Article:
An alpine exploration into cult beauty brand Valmont

When you hear the term “going local,” you might think of a stall at the farmers market selling Ontario peach pies. A chilled Niagara-on-the-Lake white served with artisanal cheeses at your neighbourhood wine bar. A small-batch lip balm bought on Etsy.

But you’d be forgiven if a $260 luxury anti-aging cream plucked from the cosmetics counter at a high-end department store wasn’t top of mind. Valmont, however, has built its business on redefining the concept of local. Switzerland’s pristine natural resources, such as glacial spring water and freshly harvested honey, feature heavily in the Swiss skin care brand’s products. As the brand’s animated, ageless CEO Sophie Guillon explains, love is another essential ingredient. “My creations are a message for my customers, for the people I love. It’s a mission,” she says when we meet for cocktails at the chic terrace bar of Hotel Kempinski in Geneva, home base for the alpine adventures that await. Guillon likens Valmont’s use of ingredients to those used by chefs in top restaurants. “If you want to make people come back to your restaurant, you put the best in the dish. It’s a labour of love.”

I had a chance to get intimately acquainted with that labour of love this summer, when I visited some of the far-reaching places where Valmont sources its ingredients. My first stop was the Arolla glacier, Valmont’s fountain of youth, which stands about 2,000 metres tall. The glacier water used in Valmont’s skin care is as pure as it gets: tapped after a journey downslope, it naturally filters through the glacier’s porous rock and collects calming trace minerals on its way. It’s then taken directly to Valmont without a single preservative. I had the chance to dip my fingers into the milky nectar, whose delectably cold tingle made my heart skip a beat.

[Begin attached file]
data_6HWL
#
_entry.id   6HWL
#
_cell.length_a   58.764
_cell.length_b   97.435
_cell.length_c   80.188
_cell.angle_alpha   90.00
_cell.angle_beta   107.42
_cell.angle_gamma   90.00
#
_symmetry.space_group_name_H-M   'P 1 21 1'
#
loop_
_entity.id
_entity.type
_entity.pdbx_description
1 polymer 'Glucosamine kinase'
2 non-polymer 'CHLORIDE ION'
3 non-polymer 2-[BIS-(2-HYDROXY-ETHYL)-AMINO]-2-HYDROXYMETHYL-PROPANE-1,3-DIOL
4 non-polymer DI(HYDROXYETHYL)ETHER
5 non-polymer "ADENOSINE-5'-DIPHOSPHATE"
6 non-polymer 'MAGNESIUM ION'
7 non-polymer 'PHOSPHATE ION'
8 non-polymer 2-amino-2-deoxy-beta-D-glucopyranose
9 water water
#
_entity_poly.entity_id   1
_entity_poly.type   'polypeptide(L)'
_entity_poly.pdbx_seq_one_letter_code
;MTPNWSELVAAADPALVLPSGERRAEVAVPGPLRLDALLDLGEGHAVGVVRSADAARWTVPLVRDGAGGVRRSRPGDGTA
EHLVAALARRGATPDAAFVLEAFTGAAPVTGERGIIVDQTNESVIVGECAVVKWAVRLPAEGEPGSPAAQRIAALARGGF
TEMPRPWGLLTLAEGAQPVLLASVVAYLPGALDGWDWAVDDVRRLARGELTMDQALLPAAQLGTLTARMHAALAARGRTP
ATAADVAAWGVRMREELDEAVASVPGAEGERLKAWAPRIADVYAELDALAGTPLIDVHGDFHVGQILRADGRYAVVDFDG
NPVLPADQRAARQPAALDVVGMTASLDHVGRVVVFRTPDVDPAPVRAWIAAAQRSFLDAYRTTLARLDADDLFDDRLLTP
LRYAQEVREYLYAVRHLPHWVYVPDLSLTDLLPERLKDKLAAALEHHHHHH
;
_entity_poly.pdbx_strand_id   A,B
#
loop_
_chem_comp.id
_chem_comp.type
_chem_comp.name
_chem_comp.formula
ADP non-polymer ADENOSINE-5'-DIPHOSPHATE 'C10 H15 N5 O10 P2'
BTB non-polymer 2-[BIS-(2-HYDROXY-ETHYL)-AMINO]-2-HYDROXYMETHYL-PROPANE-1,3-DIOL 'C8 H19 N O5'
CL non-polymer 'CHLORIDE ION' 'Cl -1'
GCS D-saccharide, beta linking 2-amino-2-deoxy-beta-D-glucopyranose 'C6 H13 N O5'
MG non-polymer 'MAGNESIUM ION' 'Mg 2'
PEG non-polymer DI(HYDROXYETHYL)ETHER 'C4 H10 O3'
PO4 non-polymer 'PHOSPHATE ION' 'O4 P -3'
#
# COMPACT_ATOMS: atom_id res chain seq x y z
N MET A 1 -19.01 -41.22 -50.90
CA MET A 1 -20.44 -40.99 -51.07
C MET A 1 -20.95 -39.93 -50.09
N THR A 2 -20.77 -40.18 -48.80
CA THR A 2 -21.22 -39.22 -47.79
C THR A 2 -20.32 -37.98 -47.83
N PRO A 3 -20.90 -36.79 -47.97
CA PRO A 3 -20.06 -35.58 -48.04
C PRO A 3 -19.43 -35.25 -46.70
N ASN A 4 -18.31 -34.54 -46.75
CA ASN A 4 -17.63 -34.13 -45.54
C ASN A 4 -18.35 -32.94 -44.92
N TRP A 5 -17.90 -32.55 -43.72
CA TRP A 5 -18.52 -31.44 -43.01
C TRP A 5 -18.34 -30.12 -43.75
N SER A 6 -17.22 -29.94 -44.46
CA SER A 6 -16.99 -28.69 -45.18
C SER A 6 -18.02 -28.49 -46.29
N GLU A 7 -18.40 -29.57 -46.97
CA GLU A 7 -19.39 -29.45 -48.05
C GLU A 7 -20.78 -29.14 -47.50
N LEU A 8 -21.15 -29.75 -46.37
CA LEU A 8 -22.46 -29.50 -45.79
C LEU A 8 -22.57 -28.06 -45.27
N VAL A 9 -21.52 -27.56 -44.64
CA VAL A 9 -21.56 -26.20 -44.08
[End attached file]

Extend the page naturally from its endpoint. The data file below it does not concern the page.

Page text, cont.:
The fount of Valmont’s glacial water is larger than life, but the source of the brand’s honey is decidedly more intimate — in fact, it’s harvested by one person. I met Valmont’s beekeeper, Stephanie, at her bee farm in Satigny, outside Geneva. At first glance, it seemed wrong to even call it a farm — the only thing distinguishing it from the rolling green fields around it was a tiny white shack sitting 10 metres from the road. But a closer look revealed rows of beehives — 500 hives that house at least 40,000 bees each — where the little black and yellow wonders produce anti-aging, moisturizing, antioxidant-rich and naturally antibacterial liquid gold. Like Arolla’s glacial water, Stephanie’s honey is taken straight to Valmont’s facilities without a single preservative.

Since 1985, the brand has been using the latest innovations in cellular cosmetics to dream up products designed to help customers make time stand still. But it’s not all white lab coats — as Guillon explains, pleasure is just as important as science. “We’re coming up with products that play with textures and the five senses. [Skin care] is like a ritual, not a burden, that brings pleasure and indulgence.”

This fall, the focus is on AWF5 V-Line Lifting and AWF5 V-Shape Filling, two new lines of plumping and lifting products designed to repair collagen and elastin; Guillon said she had “a ball” developing them. With 18 per cent active ingredients (that’s around five times that of most competitors) that took more than three years to develop, it’s clear that when it comes to quality skin care, patience is indeed a virtue.

Travel and accommodations for Jennifer Berry were provided by Valmont. Valmont did not review or approve this story.